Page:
I was thinking about home—
about what all home means to me—
and I found myself thinking in terms of
hard and soft definitions of home.
Not sure where those categories came from,
I stuck with them,
hoping to discover whether they might offer some gift.
“So what would come under the category
of a hard definition of home?” you might wonder—as did I.
Well, something very specific with sharply defined edges, I mused:
my street address, for example—the place I go to get away,
to rest, to be at home.
But then those sharply defined edges began to blur a little
as I factored in how important my family is
to making of a place, a home.
Reminds me of how much I’ve always loved the lyrics
to Billy Joel’s song, “You Are My Home,”
which include the lines:
“Home can be the Pennsylvania Turnpike,
Indiana’s early morning dew,
high up in the hills of California,
home is just another word for you.”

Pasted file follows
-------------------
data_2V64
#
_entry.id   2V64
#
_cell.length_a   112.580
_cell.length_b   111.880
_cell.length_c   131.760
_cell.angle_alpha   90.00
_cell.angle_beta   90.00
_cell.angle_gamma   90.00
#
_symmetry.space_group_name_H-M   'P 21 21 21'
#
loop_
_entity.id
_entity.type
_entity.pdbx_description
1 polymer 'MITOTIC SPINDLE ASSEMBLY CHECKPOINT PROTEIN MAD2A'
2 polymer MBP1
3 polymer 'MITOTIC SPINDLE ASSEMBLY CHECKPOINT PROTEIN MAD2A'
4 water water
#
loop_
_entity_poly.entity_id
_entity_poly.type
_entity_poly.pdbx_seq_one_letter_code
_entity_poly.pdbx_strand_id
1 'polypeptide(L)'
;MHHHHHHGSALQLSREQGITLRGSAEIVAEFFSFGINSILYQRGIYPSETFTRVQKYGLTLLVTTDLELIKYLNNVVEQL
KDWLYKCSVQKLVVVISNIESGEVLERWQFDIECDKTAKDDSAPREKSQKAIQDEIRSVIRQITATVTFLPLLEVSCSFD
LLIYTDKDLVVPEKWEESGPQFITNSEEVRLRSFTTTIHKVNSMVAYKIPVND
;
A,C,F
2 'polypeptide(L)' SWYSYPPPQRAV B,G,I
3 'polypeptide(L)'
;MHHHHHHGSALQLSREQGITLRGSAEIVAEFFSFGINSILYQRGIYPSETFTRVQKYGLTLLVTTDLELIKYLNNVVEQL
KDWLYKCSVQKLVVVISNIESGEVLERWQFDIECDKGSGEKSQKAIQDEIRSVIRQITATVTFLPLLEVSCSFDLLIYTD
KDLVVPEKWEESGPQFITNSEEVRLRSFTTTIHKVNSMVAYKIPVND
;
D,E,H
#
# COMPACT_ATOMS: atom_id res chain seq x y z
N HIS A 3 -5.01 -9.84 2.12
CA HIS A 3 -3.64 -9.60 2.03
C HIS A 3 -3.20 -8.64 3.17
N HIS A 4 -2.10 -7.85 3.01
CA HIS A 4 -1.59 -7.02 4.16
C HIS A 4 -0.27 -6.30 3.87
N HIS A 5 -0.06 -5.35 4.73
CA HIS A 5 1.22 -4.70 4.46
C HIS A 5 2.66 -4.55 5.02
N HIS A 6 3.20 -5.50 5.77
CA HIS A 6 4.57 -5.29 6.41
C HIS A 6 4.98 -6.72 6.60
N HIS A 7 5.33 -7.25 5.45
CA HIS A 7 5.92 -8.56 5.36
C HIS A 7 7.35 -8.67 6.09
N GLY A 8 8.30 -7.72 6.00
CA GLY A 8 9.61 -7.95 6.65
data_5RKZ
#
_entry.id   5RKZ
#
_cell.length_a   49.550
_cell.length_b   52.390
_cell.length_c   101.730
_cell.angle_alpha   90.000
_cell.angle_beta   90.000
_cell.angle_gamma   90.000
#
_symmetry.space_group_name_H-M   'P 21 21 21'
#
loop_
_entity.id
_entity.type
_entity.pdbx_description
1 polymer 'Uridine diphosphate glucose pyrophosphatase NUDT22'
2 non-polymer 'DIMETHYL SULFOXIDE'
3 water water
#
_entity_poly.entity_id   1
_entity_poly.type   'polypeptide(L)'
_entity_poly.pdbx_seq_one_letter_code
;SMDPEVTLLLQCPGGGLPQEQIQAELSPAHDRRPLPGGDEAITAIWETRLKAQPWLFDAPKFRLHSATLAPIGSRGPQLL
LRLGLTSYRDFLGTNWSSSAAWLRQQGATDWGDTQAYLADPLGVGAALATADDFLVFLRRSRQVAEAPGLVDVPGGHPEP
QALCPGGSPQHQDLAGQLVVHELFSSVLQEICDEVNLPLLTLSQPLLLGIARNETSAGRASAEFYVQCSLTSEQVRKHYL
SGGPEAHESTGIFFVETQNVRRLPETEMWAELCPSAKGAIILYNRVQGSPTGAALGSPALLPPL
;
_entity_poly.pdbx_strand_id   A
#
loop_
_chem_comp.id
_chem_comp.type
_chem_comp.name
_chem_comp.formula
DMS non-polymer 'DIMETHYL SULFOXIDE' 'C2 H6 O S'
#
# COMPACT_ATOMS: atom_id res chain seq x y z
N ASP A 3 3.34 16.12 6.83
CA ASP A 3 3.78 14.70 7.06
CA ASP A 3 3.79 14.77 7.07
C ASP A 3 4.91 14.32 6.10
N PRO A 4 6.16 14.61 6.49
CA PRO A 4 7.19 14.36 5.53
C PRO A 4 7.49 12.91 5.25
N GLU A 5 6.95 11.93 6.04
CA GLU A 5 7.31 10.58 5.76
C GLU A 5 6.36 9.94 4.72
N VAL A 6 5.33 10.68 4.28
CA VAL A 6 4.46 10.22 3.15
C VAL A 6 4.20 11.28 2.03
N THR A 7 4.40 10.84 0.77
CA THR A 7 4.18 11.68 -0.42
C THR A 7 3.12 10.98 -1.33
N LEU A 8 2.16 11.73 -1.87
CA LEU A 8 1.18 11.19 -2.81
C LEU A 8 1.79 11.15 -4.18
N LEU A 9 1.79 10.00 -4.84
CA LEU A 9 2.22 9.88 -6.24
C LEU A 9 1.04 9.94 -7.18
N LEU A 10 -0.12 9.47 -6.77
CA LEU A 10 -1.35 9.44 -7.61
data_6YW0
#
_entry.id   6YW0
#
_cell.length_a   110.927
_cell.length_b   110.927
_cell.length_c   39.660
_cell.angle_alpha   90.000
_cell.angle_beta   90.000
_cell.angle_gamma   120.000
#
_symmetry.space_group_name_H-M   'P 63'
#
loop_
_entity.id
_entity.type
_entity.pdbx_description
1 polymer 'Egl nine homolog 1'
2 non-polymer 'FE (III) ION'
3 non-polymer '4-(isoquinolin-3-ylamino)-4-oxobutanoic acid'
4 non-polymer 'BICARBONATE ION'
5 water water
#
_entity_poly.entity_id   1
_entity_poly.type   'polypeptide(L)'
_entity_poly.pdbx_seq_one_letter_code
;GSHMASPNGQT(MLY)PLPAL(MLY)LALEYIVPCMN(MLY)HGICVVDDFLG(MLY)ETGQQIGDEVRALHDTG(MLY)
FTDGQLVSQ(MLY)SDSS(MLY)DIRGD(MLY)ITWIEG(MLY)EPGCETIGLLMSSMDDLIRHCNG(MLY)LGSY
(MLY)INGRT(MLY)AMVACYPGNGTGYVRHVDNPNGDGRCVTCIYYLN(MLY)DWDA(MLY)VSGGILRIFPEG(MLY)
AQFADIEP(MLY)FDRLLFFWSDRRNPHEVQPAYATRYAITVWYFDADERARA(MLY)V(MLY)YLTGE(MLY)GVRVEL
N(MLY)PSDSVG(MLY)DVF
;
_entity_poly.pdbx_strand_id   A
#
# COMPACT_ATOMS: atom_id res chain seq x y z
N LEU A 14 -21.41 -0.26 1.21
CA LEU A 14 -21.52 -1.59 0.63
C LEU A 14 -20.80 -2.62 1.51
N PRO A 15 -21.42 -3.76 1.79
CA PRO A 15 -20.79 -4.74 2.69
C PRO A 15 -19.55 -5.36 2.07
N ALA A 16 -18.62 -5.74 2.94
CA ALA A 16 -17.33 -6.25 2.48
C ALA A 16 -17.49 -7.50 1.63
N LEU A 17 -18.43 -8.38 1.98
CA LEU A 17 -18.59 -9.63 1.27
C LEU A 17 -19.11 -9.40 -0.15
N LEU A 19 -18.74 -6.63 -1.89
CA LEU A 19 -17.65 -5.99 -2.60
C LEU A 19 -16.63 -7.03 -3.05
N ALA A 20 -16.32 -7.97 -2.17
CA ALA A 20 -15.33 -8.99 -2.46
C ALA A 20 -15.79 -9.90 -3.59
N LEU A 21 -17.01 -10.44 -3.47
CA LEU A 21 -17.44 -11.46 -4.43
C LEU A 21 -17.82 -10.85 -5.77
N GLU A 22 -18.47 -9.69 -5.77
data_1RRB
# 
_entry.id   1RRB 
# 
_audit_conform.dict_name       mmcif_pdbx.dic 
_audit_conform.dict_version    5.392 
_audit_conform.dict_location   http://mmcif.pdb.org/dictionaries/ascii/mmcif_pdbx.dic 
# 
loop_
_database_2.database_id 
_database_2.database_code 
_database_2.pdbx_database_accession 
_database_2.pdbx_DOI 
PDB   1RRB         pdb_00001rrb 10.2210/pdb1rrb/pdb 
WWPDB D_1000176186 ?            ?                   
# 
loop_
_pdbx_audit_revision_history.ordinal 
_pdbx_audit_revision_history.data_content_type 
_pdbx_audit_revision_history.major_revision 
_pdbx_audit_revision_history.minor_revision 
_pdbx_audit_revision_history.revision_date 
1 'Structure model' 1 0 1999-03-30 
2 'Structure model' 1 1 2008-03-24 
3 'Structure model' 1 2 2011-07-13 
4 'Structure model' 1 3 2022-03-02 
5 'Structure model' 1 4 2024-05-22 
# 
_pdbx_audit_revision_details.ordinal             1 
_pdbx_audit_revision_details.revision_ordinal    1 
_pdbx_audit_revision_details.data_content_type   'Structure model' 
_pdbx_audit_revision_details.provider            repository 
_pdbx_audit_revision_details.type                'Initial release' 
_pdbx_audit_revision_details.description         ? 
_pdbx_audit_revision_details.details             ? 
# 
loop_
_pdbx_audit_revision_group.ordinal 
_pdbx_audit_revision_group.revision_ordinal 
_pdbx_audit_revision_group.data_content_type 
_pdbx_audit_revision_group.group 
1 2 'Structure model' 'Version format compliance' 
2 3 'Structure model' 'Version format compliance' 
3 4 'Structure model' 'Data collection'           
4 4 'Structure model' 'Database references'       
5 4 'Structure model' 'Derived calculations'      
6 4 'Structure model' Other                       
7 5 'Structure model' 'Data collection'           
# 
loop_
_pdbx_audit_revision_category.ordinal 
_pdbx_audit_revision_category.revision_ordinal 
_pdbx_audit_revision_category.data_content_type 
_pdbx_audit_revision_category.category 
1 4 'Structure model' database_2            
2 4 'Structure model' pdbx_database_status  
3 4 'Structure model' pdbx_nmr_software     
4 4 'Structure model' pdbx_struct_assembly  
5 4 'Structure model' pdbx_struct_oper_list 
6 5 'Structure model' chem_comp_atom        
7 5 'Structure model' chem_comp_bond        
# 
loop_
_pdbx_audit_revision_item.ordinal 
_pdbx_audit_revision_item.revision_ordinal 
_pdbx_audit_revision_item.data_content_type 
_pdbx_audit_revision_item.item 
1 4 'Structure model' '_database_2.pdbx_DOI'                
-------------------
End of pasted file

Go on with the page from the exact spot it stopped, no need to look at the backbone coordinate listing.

So is home only superficially physical and spatial
and more fundamentally relational?
First, because we don’t set the physical and relational
up in contrast to each other;
nor do we locate them in some hierarchy of value.
But also because softer definitions of home, no less specific, actually,
just with less sharply defined edges,
are also grounded in love,
yet include the not necessarily reciprocal relational affirmations:
if I’m doing what I love, I am home;
if I’m with those I love, I am home;
if I am in a place I love, I am home.
And, in truth, the more definitions of—
the more experiences we claim and name as
home—love, the better—
the healthier we are.
And, in fact, all those “softer” definitions,
upon further reflection,
are themselves rooted in the particularly physical
(definite places I love, certain things I love to do).
Any definition or experience of home is embodied
in distinct time and space,
but grows deeper in love
We begin always with hard definitions
the edges of which love softens into depth
into thin places
charged with the grandeur of God.
We start with the incarnate
which, in and through love,
is always growing into God.